Once the IND is submitted, the FDA has up to 30 days to provide feedback - whether that is approval to dose patients or additional questions. Once the FDA is satisfied, the IND is approved. The hospital that hosts the clinical trial also has internal approval processes via the Institutional Review Board or IRB. The IRB is responsible for oversight within the hospital along with the FDA. 

Phase 5 is the final stage, in which the clinical trial is conducted. For gene therapy treatments, immune suppression is an important step to help minimize the chances that there is a severe immune response to the AAV-based therapeutic. Once the immune suppression is completed, the therapeutic is administered and the patient is monitored for a period of time in the hospital before being released. Once released, the clinician will continue to follow up with the patient over a period of 15 years. The 15 year time period is derived from FDA guidance and is specific to genome editing therapeutics. Other types of therapeutics will entail different periods of follow up. 

Where is this done?

Many institutions and researchers collaborated in order to make these treatments a reality. CRD works with the Yale School of Medicine in order to develop the drug itself. Recently, CRD invited families to Yale University to learn more about the research being done there. Once developed, CRD, Yale and Charles River works together to test the drug during the preclinical stages. Finally, the patients are dosed with the drug at UMass Medical School. Drug development is a team effort and through collaboration we can expedite the development process.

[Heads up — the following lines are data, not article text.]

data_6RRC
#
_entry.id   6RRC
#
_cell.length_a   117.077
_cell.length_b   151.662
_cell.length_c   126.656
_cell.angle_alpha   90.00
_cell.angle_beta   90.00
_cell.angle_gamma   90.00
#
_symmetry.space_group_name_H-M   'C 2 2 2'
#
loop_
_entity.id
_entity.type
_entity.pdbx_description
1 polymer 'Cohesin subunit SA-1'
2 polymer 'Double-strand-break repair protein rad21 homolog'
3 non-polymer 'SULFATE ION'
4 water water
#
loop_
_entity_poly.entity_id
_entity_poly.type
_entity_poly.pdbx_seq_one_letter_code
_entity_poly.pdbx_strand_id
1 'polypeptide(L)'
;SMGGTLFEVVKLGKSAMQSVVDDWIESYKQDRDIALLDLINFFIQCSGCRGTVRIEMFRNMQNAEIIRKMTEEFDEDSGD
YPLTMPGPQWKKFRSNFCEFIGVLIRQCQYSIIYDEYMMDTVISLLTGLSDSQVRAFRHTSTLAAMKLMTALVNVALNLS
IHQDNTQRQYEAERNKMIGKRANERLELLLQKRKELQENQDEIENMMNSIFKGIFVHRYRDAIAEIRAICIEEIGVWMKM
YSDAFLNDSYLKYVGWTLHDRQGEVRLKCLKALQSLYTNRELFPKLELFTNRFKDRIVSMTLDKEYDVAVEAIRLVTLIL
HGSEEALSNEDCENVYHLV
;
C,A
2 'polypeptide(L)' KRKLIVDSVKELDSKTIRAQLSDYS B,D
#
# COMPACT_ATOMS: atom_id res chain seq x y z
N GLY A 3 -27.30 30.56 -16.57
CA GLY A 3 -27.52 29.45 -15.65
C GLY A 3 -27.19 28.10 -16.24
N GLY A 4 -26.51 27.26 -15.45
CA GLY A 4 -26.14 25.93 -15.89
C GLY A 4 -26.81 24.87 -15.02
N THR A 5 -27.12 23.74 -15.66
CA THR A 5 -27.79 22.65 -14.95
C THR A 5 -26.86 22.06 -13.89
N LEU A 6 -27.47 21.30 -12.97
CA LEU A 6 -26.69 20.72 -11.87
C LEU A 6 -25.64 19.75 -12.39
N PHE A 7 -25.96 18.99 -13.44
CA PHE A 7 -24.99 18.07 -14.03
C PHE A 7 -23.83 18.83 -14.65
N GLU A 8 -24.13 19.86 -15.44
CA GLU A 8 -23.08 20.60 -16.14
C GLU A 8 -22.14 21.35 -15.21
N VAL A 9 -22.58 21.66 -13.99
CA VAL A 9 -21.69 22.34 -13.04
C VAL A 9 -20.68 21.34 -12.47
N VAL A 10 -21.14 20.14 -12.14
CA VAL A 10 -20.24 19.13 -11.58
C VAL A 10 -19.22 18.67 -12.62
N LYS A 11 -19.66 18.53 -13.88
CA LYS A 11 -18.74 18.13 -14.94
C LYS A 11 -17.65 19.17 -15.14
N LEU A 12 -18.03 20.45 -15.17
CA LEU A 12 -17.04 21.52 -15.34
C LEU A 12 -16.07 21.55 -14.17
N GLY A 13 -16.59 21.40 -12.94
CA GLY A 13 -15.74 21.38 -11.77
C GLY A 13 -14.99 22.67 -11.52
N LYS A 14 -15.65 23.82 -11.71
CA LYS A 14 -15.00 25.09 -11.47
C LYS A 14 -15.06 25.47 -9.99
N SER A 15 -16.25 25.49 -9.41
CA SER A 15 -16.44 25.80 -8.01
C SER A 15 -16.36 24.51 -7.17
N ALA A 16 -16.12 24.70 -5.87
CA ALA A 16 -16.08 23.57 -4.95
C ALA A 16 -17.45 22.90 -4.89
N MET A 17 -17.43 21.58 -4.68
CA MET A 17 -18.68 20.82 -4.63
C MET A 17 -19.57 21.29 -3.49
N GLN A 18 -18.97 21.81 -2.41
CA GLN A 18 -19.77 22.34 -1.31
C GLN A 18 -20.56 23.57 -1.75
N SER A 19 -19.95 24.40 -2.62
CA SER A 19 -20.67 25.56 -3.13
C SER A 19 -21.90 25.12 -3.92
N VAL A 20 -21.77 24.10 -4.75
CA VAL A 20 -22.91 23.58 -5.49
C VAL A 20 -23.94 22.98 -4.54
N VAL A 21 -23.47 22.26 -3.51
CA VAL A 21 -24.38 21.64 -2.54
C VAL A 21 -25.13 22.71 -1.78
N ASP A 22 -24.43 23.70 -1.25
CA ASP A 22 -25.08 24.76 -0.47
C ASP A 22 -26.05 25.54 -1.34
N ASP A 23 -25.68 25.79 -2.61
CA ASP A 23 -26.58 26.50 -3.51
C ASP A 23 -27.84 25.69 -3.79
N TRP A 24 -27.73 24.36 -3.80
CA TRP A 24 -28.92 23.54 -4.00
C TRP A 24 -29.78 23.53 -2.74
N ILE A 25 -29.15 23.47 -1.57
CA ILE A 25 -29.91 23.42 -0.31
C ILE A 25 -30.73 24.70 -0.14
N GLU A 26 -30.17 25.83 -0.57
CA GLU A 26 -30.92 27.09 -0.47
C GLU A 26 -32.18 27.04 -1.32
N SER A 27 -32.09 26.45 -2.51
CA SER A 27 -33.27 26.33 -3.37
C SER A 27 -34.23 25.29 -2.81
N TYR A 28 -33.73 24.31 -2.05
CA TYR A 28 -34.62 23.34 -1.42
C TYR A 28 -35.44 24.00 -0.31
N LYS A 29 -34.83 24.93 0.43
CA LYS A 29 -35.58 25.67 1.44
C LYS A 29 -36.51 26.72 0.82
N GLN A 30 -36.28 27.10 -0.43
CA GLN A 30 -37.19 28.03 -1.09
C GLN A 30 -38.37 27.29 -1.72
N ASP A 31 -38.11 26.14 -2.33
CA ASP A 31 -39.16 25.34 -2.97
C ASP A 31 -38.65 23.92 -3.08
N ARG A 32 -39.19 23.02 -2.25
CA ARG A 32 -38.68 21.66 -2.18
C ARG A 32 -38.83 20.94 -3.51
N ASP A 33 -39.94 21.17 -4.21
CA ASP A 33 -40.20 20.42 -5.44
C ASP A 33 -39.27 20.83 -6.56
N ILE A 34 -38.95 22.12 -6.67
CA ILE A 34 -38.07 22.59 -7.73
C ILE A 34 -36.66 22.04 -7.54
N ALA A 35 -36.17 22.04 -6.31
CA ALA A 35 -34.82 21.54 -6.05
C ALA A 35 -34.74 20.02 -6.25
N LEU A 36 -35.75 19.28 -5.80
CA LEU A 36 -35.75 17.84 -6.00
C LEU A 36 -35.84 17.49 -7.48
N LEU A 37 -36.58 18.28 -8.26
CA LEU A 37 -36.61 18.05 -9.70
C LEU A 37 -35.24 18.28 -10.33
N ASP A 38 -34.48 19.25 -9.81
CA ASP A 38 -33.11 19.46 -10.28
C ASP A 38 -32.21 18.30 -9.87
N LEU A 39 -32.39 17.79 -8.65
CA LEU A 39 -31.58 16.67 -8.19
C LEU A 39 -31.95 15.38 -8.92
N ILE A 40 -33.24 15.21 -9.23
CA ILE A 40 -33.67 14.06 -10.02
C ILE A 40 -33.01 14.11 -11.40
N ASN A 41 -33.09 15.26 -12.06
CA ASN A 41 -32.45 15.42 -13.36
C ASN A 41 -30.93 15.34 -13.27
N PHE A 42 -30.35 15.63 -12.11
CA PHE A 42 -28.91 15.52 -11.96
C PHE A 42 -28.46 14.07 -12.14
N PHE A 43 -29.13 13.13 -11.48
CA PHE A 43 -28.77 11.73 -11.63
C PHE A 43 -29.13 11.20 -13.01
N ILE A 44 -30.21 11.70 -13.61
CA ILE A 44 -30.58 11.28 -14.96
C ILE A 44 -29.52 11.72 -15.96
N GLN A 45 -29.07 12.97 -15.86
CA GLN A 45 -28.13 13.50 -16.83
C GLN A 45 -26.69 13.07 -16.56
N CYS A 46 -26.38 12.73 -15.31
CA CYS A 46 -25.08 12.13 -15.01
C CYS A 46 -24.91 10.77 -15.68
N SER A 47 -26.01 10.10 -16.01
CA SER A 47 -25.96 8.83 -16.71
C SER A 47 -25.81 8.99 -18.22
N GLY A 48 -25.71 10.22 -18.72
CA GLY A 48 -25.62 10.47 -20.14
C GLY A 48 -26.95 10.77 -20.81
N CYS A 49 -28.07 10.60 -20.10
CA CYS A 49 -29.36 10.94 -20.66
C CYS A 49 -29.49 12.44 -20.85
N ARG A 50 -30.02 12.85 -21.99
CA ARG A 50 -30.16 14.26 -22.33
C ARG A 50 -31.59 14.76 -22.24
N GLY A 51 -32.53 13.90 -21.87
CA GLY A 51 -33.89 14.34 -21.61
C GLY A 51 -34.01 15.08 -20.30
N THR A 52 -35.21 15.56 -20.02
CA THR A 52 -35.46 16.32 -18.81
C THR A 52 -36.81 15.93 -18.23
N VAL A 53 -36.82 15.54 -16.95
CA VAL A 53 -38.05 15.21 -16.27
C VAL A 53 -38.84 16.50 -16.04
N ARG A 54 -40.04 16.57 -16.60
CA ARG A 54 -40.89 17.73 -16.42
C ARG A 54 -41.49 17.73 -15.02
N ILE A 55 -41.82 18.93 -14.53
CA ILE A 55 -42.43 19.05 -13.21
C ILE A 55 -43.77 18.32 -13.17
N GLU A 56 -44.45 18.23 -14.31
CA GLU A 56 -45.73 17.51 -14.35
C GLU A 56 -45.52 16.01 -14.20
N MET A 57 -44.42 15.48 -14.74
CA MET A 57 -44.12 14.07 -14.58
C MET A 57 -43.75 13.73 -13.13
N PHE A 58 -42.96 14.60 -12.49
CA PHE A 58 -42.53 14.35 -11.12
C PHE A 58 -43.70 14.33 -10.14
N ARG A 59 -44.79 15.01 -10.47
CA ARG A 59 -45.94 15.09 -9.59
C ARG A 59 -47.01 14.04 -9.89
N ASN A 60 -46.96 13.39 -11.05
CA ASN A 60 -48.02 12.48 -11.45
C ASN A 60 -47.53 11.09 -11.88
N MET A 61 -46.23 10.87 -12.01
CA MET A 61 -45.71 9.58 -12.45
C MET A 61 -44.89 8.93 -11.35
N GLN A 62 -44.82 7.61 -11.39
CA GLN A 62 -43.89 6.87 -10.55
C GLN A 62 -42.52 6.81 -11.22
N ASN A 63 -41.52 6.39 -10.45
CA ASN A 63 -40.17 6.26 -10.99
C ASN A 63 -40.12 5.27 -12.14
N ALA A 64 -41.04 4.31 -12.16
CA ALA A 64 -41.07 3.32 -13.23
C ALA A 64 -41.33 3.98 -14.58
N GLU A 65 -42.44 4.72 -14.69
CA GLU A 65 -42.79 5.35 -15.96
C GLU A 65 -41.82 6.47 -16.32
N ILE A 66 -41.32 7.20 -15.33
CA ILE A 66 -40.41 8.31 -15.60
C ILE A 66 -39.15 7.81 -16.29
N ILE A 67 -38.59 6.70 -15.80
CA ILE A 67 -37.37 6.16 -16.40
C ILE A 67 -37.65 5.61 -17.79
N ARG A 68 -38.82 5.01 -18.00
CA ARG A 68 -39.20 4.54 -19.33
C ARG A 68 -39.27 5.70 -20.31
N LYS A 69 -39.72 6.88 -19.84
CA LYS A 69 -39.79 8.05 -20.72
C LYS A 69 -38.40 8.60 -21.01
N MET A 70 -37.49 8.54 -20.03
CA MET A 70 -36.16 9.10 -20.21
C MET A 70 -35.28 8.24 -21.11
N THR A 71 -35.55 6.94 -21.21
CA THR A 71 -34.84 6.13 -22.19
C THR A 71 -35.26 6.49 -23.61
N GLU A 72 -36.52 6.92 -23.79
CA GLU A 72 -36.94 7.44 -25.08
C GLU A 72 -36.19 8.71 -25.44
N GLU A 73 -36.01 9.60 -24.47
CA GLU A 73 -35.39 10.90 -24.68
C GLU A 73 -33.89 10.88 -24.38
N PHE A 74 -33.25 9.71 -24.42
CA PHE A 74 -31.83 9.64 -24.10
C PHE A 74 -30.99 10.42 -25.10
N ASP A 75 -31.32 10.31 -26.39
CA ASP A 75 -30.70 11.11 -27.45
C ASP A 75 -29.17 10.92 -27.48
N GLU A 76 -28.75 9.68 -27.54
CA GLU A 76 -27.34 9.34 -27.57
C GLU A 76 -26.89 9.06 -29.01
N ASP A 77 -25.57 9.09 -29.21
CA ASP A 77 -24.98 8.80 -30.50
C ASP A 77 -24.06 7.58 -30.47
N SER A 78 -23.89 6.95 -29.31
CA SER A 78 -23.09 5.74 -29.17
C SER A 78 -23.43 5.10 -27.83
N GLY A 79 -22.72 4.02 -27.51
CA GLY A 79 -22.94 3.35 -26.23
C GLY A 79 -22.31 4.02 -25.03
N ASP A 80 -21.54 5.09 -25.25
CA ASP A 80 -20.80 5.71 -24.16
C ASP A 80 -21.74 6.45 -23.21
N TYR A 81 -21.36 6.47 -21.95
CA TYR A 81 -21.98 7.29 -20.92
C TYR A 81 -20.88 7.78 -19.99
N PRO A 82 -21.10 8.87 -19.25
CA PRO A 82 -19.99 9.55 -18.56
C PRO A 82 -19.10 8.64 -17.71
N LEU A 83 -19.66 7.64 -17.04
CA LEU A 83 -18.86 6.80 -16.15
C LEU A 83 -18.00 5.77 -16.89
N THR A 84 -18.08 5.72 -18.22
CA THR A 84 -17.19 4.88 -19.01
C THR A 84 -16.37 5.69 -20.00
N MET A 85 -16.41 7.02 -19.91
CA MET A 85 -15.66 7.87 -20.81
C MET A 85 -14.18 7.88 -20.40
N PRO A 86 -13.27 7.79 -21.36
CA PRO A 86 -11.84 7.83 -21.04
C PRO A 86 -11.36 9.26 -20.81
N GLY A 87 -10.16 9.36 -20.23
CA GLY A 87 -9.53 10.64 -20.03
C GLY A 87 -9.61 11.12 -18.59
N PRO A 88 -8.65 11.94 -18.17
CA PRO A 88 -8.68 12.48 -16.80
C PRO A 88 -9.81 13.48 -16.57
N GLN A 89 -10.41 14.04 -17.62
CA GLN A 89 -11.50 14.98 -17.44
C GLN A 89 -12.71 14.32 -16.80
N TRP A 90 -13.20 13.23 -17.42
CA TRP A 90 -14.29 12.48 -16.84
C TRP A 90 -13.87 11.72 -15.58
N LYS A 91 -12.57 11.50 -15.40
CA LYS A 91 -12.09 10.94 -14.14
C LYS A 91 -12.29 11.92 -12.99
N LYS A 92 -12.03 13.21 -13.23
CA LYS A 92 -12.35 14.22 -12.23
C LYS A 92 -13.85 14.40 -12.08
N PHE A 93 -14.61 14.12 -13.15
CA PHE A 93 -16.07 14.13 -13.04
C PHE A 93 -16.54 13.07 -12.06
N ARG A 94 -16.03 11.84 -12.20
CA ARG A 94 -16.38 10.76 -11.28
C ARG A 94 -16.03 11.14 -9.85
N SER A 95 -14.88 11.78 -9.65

What can CRISPR do?

Because each person with a genetic disease can have different genetic mutations causing the disease, treatment plans must be focused on the targeted mutation - whether that mutation impacts 10 people or 10,000 people. In DNA, an exon is a portion that codes for a protein. If there is a duplication, CRISPR can be used to cut out the extra exons in a process called deletion. With repression, genes that cause disease can be turned off so that they are no longer expressed and the problematic protein is no longer produced. On the other hand, activation is the process by which protein production can be increased. 

Neutralizing Antibodies

A type of virus called AAV, or adeno-associated virus, is utilized for many gene therapies today. Unfortunately, a percentage of people have neutralizing antibodies (NAbs), which are naturally occurring antibodies against this virus. CRD conducted a study to analyze a subset of the population to better understand the rate at which people have NAbs to commonly used AAV types (serotypes). You can read more about those findings here. Additionally, AAV-delivered therapeutics will result in the formation of more NAbs, which is why this method can currently only be used one time per patient. CRD is working to remove this barrier to enable redosing, where necessary, of life-saving treatments to people impacted by Duchenne and other rare, neuromuscular disorders.